(What's even weirder is that they even photoshopped the pool. Odd.)
I think the apocolypse is coming. If Jessica Alba has to be airbrushed, what hope is there for the rest of us ever living up to this supposed ideal?
So, I've stopped trying. Never mind. I''ve had enough. It's not physically possible, anyway, and I have far more important things to spend my time and energy on.
Do I still want to lose weight? Yup! But I no longer feel like a bad person because I've put on weight. And I don't see the point in torturing myself in order to look like an unreachable ideal that objectifies women and negates everything about them beyond what they look like. That teaches girls to focus solely on their looks, to the detriment of their health. Did you know that smoking among teenage girls is up? Because they don't want to get fat. And don't even get me started on the rates of EDs!
Having been on the receiving end of it, I understand the pressure for girls and women in the public eye to lose weight. But I just wish some of the highly successful ones would get together and refuse to do so! Just imagine; Angelina, Jessica, Halle, et. al. just said no. Nope. Forget it. I refuse to be super-skinny. Either take me as I am, or not at all.
Sure, some prducers might replace them with other people, but Hollywood is all about the bottom line, and if they believe that Angelina will bring the money in, they're gonna go after her. Even with 10 extra pounds.
I realize it takes a strong person to do this. But I keep hoping.

Anyway, on a lighter note, the "Charlie Brown" Christmas special is on tonight!!!!!!!! Hello, Snoopy! And, speaking of cute dogs, if you want to see one, google "Malamute/Corgi mix" and click on "Mahalo." She's a (now) 4 year-old mix, and so ridiculously cute, and I want one!!!!! (We used to have a Malamute, and our current dog is a Corgi mix.) She's got a Corgi body with Malamute coloring.
Did I mention that I want one?

Wednesday, December 3, 2008

Autism and Vaccines

I just don't know what to think. I honestly don't know whether immunizations contribute to Autism or not. I tend to believe it's more about genetic and environmental factors than immunizations. Maybe because, with our kids, it didn't happen overnight. The symptoms came on gradually. With our son, he developed fairly typically until just before his second birthday. He didn't backslide, he just kind of stalled. And he'd had quirks even as a baby.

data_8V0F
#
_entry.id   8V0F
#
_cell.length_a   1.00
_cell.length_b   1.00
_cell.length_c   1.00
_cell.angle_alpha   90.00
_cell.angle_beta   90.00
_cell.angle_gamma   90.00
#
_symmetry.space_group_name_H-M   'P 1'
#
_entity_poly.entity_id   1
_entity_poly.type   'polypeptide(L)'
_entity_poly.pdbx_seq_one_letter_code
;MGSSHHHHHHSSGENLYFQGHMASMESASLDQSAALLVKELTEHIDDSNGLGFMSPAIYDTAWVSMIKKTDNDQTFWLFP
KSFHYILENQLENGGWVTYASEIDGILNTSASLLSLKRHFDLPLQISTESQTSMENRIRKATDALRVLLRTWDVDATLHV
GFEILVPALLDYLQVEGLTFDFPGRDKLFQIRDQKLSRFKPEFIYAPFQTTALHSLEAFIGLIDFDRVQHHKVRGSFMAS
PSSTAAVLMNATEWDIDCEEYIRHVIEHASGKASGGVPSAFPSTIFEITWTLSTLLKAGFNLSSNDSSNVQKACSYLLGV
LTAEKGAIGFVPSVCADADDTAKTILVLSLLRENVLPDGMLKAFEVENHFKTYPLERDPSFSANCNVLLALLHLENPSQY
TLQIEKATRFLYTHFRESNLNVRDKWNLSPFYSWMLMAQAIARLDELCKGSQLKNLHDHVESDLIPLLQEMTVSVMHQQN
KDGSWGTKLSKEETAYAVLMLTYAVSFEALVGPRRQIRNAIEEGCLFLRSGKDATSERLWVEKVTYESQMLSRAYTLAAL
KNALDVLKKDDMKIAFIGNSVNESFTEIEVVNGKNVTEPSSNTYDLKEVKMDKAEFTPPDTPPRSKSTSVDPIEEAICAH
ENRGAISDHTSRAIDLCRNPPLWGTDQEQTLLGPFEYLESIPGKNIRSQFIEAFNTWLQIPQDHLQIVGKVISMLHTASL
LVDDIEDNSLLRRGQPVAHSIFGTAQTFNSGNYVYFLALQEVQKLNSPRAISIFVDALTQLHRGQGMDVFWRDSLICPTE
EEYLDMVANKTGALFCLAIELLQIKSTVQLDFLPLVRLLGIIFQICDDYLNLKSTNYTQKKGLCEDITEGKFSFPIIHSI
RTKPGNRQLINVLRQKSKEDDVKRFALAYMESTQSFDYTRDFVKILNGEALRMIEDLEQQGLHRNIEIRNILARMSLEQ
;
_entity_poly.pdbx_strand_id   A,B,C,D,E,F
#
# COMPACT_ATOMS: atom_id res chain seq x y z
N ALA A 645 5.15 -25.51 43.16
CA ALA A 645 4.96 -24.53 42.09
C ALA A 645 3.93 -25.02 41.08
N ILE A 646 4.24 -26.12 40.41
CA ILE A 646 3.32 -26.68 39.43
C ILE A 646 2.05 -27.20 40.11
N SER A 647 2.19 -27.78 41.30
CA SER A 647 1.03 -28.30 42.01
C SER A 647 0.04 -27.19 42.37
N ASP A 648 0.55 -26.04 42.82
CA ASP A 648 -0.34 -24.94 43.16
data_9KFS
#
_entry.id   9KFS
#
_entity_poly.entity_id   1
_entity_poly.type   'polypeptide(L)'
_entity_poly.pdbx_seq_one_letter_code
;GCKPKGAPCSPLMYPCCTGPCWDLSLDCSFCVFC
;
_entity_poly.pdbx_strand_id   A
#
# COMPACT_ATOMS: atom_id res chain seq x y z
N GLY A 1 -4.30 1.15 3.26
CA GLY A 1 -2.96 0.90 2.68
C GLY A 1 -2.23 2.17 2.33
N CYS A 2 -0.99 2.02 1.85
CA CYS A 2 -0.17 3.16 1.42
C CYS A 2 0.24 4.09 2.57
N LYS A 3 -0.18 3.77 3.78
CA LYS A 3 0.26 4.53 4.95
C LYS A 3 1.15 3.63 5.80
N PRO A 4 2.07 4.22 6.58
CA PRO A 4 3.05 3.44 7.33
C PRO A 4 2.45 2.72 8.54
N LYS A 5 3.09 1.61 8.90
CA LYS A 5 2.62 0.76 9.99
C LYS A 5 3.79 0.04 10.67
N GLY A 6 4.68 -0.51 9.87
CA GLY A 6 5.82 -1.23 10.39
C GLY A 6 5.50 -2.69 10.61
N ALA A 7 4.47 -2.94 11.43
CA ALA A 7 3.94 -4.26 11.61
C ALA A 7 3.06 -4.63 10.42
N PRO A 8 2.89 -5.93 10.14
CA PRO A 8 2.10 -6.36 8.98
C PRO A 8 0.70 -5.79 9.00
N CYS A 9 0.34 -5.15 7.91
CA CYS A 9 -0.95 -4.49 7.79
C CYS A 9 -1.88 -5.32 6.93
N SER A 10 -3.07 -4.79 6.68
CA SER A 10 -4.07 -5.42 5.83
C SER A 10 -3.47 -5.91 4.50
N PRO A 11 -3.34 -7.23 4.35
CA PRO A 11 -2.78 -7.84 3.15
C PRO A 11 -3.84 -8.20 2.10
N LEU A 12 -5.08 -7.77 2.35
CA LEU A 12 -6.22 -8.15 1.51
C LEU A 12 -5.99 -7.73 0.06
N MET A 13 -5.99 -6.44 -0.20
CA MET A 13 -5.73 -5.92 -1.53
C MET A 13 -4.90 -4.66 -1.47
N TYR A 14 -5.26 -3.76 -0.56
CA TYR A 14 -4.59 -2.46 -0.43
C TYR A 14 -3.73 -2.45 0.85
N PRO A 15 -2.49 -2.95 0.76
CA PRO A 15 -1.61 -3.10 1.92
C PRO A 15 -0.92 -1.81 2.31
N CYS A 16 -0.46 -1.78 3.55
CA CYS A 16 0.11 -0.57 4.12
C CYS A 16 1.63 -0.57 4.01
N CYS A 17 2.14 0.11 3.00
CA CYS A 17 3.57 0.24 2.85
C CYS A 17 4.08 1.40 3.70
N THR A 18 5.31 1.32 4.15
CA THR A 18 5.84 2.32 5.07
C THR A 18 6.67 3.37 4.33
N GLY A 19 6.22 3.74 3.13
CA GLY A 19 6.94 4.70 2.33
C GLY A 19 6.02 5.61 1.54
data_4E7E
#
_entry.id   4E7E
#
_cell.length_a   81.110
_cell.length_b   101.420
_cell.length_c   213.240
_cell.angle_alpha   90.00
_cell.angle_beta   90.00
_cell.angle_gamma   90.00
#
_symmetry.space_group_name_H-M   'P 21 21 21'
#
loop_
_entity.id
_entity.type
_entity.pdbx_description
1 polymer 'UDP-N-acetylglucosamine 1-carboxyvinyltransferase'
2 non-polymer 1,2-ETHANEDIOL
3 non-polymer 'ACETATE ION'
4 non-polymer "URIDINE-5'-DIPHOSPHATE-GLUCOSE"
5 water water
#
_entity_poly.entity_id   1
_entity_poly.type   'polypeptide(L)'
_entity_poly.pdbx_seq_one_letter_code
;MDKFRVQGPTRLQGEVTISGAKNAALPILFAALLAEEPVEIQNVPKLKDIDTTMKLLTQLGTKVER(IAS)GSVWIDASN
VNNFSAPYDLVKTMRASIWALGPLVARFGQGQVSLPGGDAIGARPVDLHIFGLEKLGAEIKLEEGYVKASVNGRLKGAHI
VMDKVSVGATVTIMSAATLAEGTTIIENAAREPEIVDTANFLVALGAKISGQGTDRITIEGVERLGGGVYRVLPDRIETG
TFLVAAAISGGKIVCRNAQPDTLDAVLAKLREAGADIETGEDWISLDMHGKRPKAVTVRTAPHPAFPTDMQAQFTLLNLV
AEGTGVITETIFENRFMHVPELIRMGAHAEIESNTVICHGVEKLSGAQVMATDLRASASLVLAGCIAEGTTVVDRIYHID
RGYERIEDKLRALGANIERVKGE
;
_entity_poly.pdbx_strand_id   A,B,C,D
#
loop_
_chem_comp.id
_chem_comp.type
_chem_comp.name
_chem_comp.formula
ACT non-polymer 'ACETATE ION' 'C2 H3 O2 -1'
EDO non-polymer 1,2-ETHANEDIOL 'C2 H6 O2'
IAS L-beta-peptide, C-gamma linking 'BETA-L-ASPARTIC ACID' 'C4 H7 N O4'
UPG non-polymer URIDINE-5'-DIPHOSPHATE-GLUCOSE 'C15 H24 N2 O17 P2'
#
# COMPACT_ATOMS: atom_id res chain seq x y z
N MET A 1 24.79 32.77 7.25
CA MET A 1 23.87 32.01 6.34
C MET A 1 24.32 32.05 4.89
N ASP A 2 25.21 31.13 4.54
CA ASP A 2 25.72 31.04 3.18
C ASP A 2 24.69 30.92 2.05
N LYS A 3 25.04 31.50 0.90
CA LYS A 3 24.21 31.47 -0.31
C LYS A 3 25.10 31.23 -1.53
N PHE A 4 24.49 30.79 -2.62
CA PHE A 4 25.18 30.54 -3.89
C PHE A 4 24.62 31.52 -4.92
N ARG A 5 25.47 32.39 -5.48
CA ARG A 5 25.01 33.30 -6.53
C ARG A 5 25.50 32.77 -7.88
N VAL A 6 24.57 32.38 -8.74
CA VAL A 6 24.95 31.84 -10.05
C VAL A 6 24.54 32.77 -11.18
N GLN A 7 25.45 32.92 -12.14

I remember one toy in particular: it had a little door that would open and close. If that door was open, he'd close it. He'd never open it. We'd open it, and he's close it. Even if he was playing with something else, on the other side of the room, if one of us picked up that toy and opened the door, he'd stop whatever he was doing, crawl over, and close the little door. I remember thinking one time "that seems like Autistic behavior." Then immediately trying to put the thought out of my mind because, of course, that was silly; our son didn't have Autism!
Our daughter didn't develop typically. She had a lot of delays, and cried more than seemed normal; huge, piercing crying jags that went on for hours, and we couldn't pinpoint what she needed. She still has them, when she's not feeling well (like this week). She doesn't speak, so she can't tell us what's wrong. I can only try and guess, and go from there. And when her little lip sticks out, and her big brown eyes fill with tears, it just rips my heart out.
Jenny McCarthy was on CNN a few months ago, and she told a doctor that she doesn't immunize her son anymore. "Give him measles!" she said. "I'd rather have measles than this!" (Meaning Autism.)
The problem is, it's not just about measles. It's about horrible, potentially deadly, highly infectious diseases that spread through populations very quickly. Especially populations that haven't been immunized.
Truth? I HATE that my kids have Autism! I worry about them constantly. I hate seeing them struggle with things that other kids do naturally. I'm angry and scared. But I'd rather they have Autism and be ALIVE than without Autism and seriously ill or dead from a preventable disease.
Ideally? We have immunizations that don't have the potential to harm. We don't force parents to choose between disease and Autism, as many parents feel they are doing. I realize we're in an economic slump, but this should be a priority, because A LOT of kids are going without vaccinations, and it's scary.